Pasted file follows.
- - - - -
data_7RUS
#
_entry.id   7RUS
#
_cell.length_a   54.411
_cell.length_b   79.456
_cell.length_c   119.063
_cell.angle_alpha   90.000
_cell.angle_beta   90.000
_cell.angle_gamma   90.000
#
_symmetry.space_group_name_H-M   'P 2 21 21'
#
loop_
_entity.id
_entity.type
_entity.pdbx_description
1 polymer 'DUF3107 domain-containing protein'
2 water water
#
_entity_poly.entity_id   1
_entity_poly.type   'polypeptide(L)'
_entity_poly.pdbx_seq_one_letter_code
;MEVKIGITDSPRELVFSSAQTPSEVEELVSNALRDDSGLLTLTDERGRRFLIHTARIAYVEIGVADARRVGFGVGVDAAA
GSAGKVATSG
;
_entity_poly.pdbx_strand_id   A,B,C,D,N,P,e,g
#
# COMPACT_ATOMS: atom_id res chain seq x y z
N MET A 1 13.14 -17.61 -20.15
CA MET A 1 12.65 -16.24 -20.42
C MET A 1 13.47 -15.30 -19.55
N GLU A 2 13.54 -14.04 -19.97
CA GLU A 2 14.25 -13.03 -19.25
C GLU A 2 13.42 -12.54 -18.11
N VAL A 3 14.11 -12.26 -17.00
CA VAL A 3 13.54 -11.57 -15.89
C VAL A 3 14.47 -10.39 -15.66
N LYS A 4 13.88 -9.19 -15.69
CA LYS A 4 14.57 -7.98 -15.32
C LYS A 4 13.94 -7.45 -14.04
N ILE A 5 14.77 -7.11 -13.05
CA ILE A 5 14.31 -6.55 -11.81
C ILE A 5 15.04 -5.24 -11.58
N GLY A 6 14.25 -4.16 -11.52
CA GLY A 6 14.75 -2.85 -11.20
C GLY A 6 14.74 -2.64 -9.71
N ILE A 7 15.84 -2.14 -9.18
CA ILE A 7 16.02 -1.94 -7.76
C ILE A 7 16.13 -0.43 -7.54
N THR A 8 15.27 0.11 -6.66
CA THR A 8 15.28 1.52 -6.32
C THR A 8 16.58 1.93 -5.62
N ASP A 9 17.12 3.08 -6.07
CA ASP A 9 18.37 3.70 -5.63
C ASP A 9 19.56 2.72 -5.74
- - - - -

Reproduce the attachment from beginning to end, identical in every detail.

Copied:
data_7RUS
#
_entry.id   7RUS
#
_cell.length_a   54.411
_cell.length_b   79.456
_cell.length_c   119.063
_cell.angle_alpha   90.000
_cell.angle_beta   90.000
_cell.angle_gamma   90.000
#
_symmetry.space_group_name_H-M   'P 2 21 21'
#
loop_
_entity.id
_entity.type
_entity.pdbx_description
1 polymer 'DUF3107 domain-containing protein'
2 water water
#
_entity_poly.entity_id   1
_entity_poly.type   'polypeptide(L)'
_entity_poly.pdbx_seq_one_letter_code
;MEVKIGITDSPRELVFSSAQTPSEVEELVSNALRDDSGLLTLTDERGRRFLIHTARIAYVEIGVADARRVGFGVGVDAAA
GSAGKVATSG
;
_entity_poly.pdbx_strand_id   A,B,C,D,N,P,e,g
#
# COMPACT_ATOMS: atom_id res chain seq x y z
N MET A 1 13.14 -17.61 -20.15
CA MET A 1 12.65 -16.24 -20.42
C MET A 1 13.47 -15.30 -19.55
N GLU A 2 13.54 -14.04 -19.97
CA GLU A 2 14.25 -13.03 -19.25
C GLU A 2 13.42 -12.54 -18.11
N VAL A 3 14.11 -12.26 -17.00
CA VAL A 3 13.54 -11.57 -15.89
C VAL A 3 14.47 -10.39 -15.66
N LYS A 4 13.88 -9.19 -15.69
CA LYS A 4 14.57 -7.98 -15.32
C LYS A 4 13.94 -7.45 -14.04
N ILE A 5 14.77 -7.11 -13.05
CA ILE A 5 14.31 -6.55 -11.81
C ILE A 5 15.04 -5.24 -11.58
N GLY A 6 14.25 -4.16 -11.52
CA GLY A 6 14.75 -2.85 -11.20
C GLY A 6 14.74 -2.64 -9.71
N ILE A 7 15.84 -2.14 -9.18
CA ILE A 7 16.02 -1.94 -7.76
C ILE A 7 16.13 -0.43 -7.54
N THR A 8 15.27 0.11 -6.66
CA THR A 8 15.28 1.52 -6.32
C THR A 8 16.58 1.93 -5.62
N ASP A 9 17.12 3.08 -6.07
CA ASP A 9 18.37 3.70 -5.63
C ASP A 9 19.56 2.72 -5.74